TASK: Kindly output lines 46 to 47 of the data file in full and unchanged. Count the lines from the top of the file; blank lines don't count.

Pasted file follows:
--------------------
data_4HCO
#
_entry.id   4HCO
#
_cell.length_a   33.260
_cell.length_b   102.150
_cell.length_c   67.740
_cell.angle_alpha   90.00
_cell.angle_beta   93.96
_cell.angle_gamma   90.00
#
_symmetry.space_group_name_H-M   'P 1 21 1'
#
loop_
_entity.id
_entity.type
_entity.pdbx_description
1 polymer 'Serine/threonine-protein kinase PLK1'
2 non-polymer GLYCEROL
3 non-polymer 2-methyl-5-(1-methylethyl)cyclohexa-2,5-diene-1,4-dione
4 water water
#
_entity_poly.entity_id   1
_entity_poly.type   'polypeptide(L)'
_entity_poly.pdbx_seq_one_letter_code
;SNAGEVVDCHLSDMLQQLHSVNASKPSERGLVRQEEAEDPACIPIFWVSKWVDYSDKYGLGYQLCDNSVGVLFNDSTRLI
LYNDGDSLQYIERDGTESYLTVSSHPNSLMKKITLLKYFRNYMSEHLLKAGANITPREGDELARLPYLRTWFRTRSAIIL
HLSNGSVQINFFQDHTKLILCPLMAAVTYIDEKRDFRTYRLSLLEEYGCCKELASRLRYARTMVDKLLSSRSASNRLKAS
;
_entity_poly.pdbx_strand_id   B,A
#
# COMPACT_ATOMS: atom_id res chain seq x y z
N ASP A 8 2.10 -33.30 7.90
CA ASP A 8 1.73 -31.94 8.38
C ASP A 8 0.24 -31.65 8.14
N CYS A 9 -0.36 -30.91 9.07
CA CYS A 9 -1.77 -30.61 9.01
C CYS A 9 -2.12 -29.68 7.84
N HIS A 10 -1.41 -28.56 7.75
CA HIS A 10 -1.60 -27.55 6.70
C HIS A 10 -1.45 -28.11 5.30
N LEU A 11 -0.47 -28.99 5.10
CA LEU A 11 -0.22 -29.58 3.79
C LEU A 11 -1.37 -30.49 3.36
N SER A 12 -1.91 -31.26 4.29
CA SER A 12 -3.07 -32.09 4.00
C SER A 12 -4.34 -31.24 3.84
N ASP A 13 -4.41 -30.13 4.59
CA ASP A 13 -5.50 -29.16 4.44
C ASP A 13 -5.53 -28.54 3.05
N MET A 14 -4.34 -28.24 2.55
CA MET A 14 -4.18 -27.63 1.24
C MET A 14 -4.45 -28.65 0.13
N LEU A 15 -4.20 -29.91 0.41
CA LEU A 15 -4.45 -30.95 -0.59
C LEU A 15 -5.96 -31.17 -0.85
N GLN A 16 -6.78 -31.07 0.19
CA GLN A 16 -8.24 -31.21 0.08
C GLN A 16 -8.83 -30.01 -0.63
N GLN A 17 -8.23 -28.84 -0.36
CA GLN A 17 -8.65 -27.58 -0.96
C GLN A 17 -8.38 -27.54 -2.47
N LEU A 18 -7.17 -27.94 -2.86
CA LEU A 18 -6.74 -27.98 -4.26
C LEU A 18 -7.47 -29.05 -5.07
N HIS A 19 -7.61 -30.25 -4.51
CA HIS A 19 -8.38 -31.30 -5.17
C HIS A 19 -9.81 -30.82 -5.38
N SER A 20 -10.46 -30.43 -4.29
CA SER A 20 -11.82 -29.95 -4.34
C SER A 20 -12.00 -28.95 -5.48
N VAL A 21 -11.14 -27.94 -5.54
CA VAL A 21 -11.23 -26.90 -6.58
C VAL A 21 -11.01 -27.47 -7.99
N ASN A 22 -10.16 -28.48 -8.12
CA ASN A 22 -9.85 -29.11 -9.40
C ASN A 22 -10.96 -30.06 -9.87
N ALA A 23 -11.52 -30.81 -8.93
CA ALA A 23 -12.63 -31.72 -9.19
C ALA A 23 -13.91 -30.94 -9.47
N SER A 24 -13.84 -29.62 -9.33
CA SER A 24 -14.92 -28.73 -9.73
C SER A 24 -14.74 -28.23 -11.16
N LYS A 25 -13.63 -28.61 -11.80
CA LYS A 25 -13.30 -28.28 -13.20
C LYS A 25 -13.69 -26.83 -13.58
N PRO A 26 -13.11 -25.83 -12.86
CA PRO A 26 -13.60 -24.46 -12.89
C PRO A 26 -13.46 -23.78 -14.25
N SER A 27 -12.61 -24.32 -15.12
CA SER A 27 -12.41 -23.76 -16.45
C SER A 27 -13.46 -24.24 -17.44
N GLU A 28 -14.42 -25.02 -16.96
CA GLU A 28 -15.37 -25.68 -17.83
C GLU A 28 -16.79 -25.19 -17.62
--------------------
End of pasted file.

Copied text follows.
CA SER A 12 -3.07 -32.09 4.00
C SER A 12 -4.34 -31.24 3.84